A miniature pink elephant, glowing in the dark, appears to a homeless ex-banker. This pretty much sums up the plot of Martin Suter's new book, "Elefant." Speaking to DW, he talks about his research and writing process.
DW: At a scientific convention more than 10 years ago, you found out that in the near future it may be possible to create miniature living versions of real animals in the lab - designer models in glowing colors. Why have you been preoccupied with this idea for such a long time?
Martin Suter: It's a fascinating picture, a fascinating idea - this small, pink elephant. The idea simply captivated me, the idea of such a leap forward. This wouldn't really be something for the scientific community, but more the luxury industry. We could exclusively produce luxury elephants - for the children of the Saudi princes, for example.
And why did you set your story in the world of the homeless?
It was a coincidence, as it so often is when I write my stories. The setting was inspired by my character. I needed a character, living in a cave, a cellar or a ruined house, who encounters a little pink elephant and thinks he's too drunk, that he has to stop drinking since he's seeing pink elephants. "Seeing pink elephants" is a euphemism for a drunken hallucination in the English language, similar to how German speakers "see white mice." And in my search for such a figure, I quickly settled on a homeless person.
For your book, you researched Zurich's homeless scene. How did you do that?
I discovered that the "Surprise" street newspaper (Eds.: sold by the homeless/formerly homeless) offers guided tours of Zurich's marginalized and homeless community, and I signed up for a tour. It was led by two "Surprise" vendors, one of whom was still homeless and another who lived in a shelter. And they took us through the places where they live, where they eat, where they get free clothes. There's even an animal clinic where they can go with their dogs. I was amazed at Zurich's strong social network. I ended up staying in touch with those two vendors, and they showed me more.
Did these encounters enrich you - apart from the information you used in your book?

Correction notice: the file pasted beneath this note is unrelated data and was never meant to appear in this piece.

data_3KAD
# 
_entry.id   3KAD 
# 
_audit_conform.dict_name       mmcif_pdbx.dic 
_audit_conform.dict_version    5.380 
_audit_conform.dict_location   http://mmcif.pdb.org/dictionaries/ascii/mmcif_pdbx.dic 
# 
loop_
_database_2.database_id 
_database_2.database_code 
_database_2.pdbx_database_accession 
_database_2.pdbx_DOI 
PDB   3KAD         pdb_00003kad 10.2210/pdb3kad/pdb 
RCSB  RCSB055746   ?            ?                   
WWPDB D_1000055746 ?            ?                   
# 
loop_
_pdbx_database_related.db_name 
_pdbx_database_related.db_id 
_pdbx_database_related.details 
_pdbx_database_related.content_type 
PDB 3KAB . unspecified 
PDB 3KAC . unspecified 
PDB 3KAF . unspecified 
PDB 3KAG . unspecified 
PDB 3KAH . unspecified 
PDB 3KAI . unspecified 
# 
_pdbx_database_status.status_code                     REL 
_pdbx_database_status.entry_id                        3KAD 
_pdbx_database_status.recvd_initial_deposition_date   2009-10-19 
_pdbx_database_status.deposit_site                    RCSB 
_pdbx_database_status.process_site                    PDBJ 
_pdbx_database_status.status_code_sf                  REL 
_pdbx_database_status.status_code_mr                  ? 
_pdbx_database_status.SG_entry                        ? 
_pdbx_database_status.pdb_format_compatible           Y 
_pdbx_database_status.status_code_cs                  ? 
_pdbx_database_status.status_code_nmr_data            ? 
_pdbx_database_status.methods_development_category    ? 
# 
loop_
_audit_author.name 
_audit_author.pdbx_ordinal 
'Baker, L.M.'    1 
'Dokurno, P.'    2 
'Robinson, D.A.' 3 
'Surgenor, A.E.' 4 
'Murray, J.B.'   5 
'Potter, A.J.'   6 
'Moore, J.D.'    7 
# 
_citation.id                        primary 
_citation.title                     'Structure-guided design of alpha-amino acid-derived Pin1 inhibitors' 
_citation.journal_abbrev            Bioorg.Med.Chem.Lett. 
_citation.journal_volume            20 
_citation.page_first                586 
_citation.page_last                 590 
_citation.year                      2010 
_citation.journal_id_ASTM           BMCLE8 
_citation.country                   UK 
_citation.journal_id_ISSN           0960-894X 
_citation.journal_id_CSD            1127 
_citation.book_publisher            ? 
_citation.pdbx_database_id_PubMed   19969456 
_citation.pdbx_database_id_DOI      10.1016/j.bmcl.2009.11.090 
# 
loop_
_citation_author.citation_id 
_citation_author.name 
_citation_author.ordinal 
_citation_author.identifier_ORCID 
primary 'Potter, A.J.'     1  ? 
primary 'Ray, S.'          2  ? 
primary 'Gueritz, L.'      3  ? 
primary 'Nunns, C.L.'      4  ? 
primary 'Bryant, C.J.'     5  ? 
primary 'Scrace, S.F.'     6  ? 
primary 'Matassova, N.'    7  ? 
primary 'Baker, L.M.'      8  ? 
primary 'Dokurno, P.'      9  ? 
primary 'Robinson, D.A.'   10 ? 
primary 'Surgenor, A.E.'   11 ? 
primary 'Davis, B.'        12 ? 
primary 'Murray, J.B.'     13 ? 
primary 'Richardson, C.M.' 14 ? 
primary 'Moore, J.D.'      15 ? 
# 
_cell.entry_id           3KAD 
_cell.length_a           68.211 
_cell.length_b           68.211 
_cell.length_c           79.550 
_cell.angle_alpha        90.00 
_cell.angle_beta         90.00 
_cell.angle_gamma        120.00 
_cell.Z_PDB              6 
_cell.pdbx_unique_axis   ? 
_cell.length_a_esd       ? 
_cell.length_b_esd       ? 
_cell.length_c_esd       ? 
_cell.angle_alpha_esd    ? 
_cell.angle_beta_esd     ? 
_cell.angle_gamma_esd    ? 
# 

It's a world I only knew very superficially, and now I know it a bit better. These people, for the most part, had normal jobs and then suffered a crisis - crashed, as they say. Many people crash and pick themselves up again, but there are those who can't do that. Often, it's as a result of relationship trouble, when a person suddenly thinks: I don't need to work anymore, I only have to look after myself, I don't need to earn as much and I can drink as much as I want, I can come home when I want. And this freedom can be very dangerous for people who are at risk.
In your books, you always describe the scenes very precisely, very vividly, almost like a screenplay. Do you think in terms of cinema while writing?
I like to build my stories with scenes. I enjoy that structure. I don't have large passages of inner monologues. In fact, when I've written a screenplay with exact descriptions, directors have been annoyed and said that's their job.
In every one of your books, your wife gets a special thanks. Does she have a particular influence on your work?
She has a great influence on the final version. She's my first reader. She has to judge the mood, the tension, whether the framework holds up. This is very difficult for me to judge. She critiques, and in most cases she's right. I never send a manuscript to my editor before giving it to my wife and taking her comments into consideration.
Zurich has now been home for you and your family for the last two years. Do you enjoy living there?
We lived in the countryside for 22 years, as well as in Ibiza and Guatemala. Now, in Zurich, we often go to the opera. My young daughter is an enthusiastic opera fan. These are things we missed, living out in the country for 20 years.
Martin Suter (68), a native of Switzerland, worked in the advertising industry before making the switch to writing. Today, he's a best-selling author, screenwriter, columnist and songwriter, and is Switzerland's most widely read author. "Elefant," his 14th novel, is released on January 18, 2017 in German.